Claude Estier

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Claude Estier
Claude Estier (19e Maghreb des Livres, Paris, 16 fév. 2013) (cropped).jpg
Member of the French Senate
In office
Constituency Paris
Member of the French National Assembly
In office
1981 – 1986
Constituency Paris (25th circ.)[note 1]
Member of the European Parliament
In office
1979 – 1981[note 2]
Constituency France
Member of the French National Assembly
In office
1967 – 1968
Constituency Paris (25th circ.)
Personal details
Born Claude Hasday Ezratty
(1925-06-08)8 June 1925
Paris, France
Died 10 March 2016(2016-03-10) (aged 90)
Paris, France
Nationality French
Political party French Section of the Workers' International (1945-1947), Unitary Socialist Party (1948), Convention of Republican Institutions (1964-1971), Socialist Party (1971-)
Alma mater Sciences Po

Claude Estier (born Claude Hasday Ezratty;[note 3] 8 June 1925 – 10 March 2016)[1] was a French politician and journalist. He was deputy of Paris from 1967 to 1968 and again from 1981 to 1986, then senator from 1986 to 2004 and was president of the socialist group in the senate from 1988 to 2004.


Early life[edit]

Estier's father was a supporter of the French Section of the Workers' International (SFIO). Because of this, Estier grew up in a socialist culture throughout his youth. His professors included Robert Verdier and Maurice Merleau-Ponty.


Estier participated in the Résistance in 1942, engaging in the carriage of arms and newspapers in Lyon until 1944. In charge of reports of listening to Radio Londres and Radio Algiers, the Free France broadcasts, he ended the war in the French Forces of the Interior.

In 1945, he then became a member of the centre-left French Section of the Workers' International (SFIO). A very critical article on the SFIO Interior Minister Jules Moch's harsh repression of the 1947 strikes published in the newspaper Combat at the end of 1947 led to his exclusion from the party.

He campaigned in 1948 for the Unitary Socialist Party[note 4] where he met, among others, Gilles Martinet and Pierre Stibbe. All three were former Résistance fighters who advocated a left-wing political line between the French Communist Party and the anti-communist SFIO.


In 1955 he joined the political redaction of Le Monde, then quit it in 1958 because of the newspaper's attentist attitude towards the return to power of General de Gaulle.[2] He then joined another newspaper, Libération and began a rapprochement with François Mitterrand. He was part of the original core of the weekly Nouvel Observateur.

He was a long-time supporter of the Algerian cause, establishing ties with Algerian nationalists such as Ferhat Abbas.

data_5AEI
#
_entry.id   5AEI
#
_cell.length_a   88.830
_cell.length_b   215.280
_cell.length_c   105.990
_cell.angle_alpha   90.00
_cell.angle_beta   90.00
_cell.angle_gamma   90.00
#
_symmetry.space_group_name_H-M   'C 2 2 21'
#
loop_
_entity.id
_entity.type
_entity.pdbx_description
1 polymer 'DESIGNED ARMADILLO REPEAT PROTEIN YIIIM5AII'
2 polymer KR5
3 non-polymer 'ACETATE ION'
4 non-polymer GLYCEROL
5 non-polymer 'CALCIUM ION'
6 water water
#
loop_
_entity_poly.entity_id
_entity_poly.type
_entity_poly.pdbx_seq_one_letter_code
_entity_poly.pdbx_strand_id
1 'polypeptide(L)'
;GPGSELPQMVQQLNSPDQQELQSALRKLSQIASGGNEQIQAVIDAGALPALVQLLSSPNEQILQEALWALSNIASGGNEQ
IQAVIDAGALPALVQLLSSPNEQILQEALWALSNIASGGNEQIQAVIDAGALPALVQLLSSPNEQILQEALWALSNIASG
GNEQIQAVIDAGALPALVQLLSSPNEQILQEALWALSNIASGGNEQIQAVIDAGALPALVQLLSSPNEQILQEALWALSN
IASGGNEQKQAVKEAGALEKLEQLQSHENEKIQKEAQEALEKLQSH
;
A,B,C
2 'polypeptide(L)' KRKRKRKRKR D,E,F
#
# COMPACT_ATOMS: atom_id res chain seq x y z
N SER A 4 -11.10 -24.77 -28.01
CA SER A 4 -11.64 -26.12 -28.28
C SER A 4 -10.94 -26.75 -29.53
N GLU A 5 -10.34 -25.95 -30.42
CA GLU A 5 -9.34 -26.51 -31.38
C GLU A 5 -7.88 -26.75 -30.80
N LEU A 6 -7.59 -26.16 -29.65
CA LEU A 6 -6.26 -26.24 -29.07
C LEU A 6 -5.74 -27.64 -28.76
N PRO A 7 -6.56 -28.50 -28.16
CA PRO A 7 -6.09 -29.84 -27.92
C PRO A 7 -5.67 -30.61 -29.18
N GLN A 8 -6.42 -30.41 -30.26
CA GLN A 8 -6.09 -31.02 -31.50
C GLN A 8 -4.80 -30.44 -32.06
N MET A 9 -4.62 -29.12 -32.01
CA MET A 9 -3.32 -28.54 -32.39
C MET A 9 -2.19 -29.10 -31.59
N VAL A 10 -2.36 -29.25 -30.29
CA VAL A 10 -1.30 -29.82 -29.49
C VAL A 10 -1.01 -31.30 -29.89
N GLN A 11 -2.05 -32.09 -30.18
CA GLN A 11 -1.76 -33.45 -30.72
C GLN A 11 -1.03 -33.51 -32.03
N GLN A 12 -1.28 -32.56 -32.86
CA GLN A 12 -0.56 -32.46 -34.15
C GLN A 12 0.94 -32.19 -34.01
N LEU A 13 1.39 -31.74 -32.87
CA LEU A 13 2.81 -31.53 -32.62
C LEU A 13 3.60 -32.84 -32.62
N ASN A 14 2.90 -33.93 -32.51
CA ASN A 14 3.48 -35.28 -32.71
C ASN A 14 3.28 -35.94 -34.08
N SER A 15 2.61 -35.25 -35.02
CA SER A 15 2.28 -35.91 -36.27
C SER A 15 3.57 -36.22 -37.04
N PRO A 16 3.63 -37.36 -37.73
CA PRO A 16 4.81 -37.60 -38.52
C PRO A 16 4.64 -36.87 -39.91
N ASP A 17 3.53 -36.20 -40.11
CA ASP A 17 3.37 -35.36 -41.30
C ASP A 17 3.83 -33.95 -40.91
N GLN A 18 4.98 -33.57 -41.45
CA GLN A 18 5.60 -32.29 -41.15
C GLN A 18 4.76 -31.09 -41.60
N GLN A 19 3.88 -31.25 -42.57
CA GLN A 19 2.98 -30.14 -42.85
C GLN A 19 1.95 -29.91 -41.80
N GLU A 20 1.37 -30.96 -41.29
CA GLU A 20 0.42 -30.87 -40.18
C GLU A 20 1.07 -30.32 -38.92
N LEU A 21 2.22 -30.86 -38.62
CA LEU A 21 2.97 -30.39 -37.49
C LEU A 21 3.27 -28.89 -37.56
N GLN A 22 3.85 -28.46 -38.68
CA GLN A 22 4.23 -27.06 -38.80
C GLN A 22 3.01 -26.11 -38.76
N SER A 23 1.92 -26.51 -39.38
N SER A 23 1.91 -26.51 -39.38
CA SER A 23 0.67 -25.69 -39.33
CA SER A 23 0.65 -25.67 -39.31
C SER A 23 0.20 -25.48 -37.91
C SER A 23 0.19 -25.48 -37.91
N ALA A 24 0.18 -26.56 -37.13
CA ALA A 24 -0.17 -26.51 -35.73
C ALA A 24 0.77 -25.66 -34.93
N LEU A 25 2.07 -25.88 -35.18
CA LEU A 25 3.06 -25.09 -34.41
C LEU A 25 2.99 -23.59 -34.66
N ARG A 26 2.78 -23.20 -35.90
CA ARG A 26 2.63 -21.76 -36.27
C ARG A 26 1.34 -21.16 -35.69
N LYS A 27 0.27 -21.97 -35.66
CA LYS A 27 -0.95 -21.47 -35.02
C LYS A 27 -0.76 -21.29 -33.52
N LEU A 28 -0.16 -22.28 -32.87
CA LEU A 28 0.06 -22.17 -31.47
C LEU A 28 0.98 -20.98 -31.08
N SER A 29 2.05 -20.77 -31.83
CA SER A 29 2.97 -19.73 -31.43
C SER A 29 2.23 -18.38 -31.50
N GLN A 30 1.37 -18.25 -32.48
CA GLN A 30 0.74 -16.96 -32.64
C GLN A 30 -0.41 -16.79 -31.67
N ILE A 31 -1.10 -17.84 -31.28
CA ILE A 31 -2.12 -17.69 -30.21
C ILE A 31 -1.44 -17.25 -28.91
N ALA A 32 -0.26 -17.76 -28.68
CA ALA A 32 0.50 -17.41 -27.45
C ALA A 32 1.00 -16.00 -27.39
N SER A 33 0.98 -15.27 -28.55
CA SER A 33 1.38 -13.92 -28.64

Political career[edit]

National Assembly[edit]

He was elected as a candidate for Mitterrand's Convention of Republican Institutions, part of the Federation of the Democratic and Socialist Left electoral coalition, in the legislative election of 1967 against Alexandre Sanguinetti, Minister of Veterans and War Victims in the third Pompidou government under President de Gaulle. He lost his seat the following year, after the early dissolution of the National Assembly in the aftermath of the May 1968 events.

He was elected again in 1981 and became chairman of the Foreign Affairs Committee of the National Assembly from 1983 to 1986.

He had put a provisional end to his activities as a journalist in 1967, but from 1972 to 1986 he led the official weekly of the Socialist Party, L'Unité. From 1981 to 1988, he regularly took part as such in the animated weekly political debate Vendredi Soir on France Inter with Jean d'Ormesson (a right-wing journalist and writer), Pierre Charpy (his counterpart as head of La Lettre de la Nation, the weekly of the Rally for the Republic) and Roland Leroy (editor-in-chief of the Communist daily L'Humanité).


In 1986, he entered the Senate in 1988 and became President of the Socialist Group until his retirement in October 2004.

Post-Senator career[edit]

After, he returned to literature by publishing two new books in the Cherche-Midi.

Elected offices held[edit]

  • Deputy representing Paris (1967-1968 and 1981-1986)
  • Paris City councillor (1971-1989 and 1995-2001)
  • Member of the European Parliament (1979-1981)
  • Île-de-France regional councilor (1981-1986)
  • Senator representing Paris (1986-2004)


  1. ^ A defunct electoral district for the French National Assembly from 1958 to 1986
  2. ^ He had to quit before the end of his term as he was elected in 1981 to the French National Assembly
  3. ^ He became officially "Claude Estier" by a decree published in the Official Journal on 11 September 1983
  4. ^ Not to be confused with the later Unified Socialist Party (PSU), of whom Gilles Martinet was a cofounder


  1. ^ CV at Senate website (French).
  2. ^ "L'ancien sénateur Claude Estier est mort" (in French). Le Monde. 10 March 2016. Retrieved 11 March 2016. 
Political offices
Preceded by
André Méric
Leader of Socialist Group in the Senate
Succeeded by
Jean-Pierre Bel
Leader of the Opposition in the Senate